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Combined 24-hour intraluminal pH and bile monitoring of the denervated whole stomach as an esophageal substitute.

AbstractBACKGROUND/AIMS:
The study aims to evaluate the pH and the presence of bile in the denervated whole stomach pulled up to the neck after subtotal esophagectomy.
METHODOLOGY:
The pH and the presence of bile in the gastric cavity were monitored by combined 24-hour pH and bilimetry in 16 patients having their whole stomach as an esophageal substitute (i.e., 8 with and 8 without a gastric drainage procedure) and in 25 healthy control subjects. The percentage of time during which pH was < 2 as well as the percentage of time during which bile absorbance was > 0.25 for the total, upright, and supine periods of recording were considered for each subject studied. Seven patients underwent a gastroscopy with biopsies.
RESULTS:
Intragastric acidity was normal in 50% of patients while it was reduced in the other 50%. Ten of the 16 patients (62.5%), i.e., 4 with (50%) and 6 without (75%) a drainage procedure, had excessive exposure of the gastric mucosa to bile. No significant correlation was found between the existence of a high intraluminal pH profile and excessive bile exposure (p = 0.9163). Bile exposure was significantly higher in whole stomach patients than in controls in both the upright and supine positions, irrespective of the existence or absence of a drainage procedure (p ranging from 0.0272-0.0001). Bile exposure in the supine position tended to be longer in patients without than in those with a drainage procedure (p = 0.0929). Helicobacter pylori-negative chemical gastritis was present in 3 of the 7 patients who underwent a gastroscopy, all 3 having excessive bile exposure and no food retention in the transplant lumen.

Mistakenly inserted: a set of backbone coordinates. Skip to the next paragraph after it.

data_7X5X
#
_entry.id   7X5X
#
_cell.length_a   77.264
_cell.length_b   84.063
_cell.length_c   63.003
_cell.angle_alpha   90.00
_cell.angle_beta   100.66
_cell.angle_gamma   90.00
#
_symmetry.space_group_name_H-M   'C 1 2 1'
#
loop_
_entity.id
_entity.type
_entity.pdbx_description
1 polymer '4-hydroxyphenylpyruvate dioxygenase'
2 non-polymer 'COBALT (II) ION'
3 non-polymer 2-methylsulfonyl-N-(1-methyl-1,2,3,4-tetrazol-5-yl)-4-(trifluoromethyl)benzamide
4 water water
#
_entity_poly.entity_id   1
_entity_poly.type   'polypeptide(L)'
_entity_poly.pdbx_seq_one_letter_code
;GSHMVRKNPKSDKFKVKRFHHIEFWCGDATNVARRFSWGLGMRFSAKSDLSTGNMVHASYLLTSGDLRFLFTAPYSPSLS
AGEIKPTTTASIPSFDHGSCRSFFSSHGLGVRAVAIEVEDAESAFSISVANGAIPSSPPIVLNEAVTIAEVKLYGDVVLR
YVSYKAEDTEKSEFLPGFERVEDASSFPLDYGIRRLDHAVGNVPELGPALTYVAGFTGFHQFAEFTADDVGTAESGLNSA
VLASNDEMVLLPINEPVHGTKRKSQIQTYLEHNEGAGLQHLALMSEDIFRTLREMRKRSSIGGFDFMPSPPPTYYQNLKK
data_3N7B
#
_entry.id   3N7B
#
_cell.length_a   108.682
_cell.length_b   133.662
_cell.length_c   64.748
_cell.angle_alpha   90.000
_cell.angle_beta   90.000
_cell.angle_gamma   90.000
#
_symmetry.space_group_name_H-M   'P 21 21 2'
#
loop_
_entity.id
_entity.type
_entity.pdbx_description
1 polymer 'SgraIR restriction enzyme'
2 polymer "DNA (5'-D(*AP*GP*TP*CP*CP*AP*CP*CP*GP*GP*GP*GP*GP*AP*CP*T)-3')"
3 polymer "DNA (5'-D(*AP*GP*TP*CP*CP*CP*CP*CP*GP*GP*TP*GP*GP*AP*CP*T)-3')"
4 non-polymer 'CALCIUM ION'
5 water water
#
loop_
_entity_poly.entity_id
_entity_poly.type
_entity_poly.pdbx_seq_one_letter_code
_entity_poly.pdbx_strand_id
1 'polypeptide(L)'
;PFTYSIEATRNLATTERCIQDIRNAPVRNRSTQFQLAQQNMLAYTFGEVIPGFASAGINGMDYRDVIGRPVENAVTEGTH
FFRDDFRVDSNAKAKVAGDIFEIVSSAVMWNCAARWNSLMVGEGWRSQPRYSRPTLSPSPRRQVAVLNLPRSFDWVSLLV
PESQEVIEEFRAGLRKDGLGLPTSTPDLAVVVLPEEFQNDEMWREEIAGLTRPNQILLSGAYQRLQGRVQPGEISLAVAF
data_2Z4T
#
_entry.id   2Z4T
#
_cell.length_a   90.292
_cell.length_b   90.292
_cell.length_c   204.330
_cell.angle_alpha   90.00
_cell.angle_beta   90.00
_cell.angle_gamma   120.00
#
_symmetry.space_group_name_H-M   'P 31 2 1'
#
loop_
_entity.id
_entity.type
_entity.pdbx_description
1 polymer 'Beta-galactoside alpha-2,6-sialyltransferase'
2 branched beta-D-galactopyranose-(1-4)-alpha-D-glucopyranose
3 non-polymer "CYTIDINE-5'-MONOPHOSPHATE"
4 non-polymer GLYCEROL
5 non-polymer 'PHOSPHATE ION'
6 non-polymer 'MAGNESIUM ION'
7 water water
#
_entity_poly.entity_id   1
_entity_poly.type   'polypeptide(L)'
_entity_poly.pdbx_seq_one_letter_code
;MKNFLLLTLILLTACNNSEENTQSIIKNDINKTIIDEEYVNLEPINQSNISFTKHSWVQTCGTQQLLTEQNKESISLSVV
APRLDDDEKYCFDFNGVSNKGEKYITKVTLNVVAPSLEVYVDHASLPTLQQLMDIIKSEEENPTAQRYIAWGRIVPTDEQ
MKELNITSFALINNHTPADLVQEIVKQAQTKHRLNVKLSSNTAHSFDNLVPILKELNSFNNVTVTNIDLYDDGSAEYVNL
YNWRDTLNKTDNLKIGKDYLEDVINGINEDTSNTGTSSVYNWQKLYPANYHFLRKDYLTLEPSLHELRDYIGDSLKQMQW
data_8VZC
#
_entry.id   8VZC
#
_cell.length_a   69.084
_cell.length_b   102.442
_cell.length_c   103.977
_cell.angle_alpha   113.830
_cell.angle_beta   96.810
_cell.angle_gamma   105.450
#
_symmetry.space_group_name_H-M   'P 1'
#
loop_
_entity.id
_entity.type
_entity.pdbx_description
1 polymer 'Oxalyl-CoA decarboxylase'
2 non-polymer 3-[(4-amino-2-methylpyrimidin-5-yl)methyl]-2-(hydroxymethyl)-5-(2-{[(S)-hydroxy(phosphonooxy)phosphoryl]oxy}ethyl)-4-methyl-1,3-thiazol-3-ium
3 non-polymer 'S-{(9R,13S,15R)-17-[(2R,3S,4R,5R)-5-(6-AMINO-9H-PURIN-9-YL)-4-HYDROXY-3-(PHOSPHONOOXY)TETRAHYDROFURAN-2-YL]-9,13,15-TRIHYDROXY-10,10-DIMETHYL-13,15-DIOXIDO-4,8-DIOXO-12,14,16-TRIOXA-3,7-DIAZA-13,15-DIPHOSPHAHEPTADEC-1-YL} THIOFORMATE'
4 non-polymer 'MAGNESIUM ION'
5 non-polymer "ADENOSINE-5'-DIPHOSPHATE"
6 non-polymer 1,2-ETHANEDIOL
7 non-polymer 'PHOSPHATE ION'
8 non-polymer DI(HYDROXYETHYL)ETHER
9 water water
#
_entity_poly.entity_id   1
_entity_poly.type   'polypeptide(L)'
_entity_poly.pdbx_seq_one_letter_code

CONCLUSIONS:
Gastric denervation and transposition up to the neck increased exposure of the gastric mucosa to bile, irrespective of the patient's position and of the presence of a gastric drainage procedure. The absence of gastric drainage procedure tends to ensure exposure to bile prolongeLow gastric acidity, if present, is due to a reduction in acid secretion rather than to a buffering effect from duodenal juice having refluxed. Gastritis is more likely to be related to excessive exposure of the gastric mucosa to bile than to food retention.
AuthorsR Romagnoli, P Bechi, M Salizzoni, J M Collard
JournalHepato-gastroenterology (Hepatogastroenterology) 1999 Jan-Feb Vol. 46 Issue 25 Pg. 86-91 ISSN: 0172-6390 [Print] GREECE
PMID10228769 (Publication Type: Journal Article)
Topics
  • Adult
  • Aged
  • Bile (chemistry)
  • Bile Reflux (physiopathology)
  • Denervation
  • Esophagectomy
  • Female
  • Gastritis (physiopathology)
  • Gastroscopy
  • Humans
  • Hydrogen-Ion Concentration
  • Male
  • Middle Aged
  • Monitoring, Physiologic
  • Postoperative Period
  • Stomach (chemistry, innervation, transplantation)

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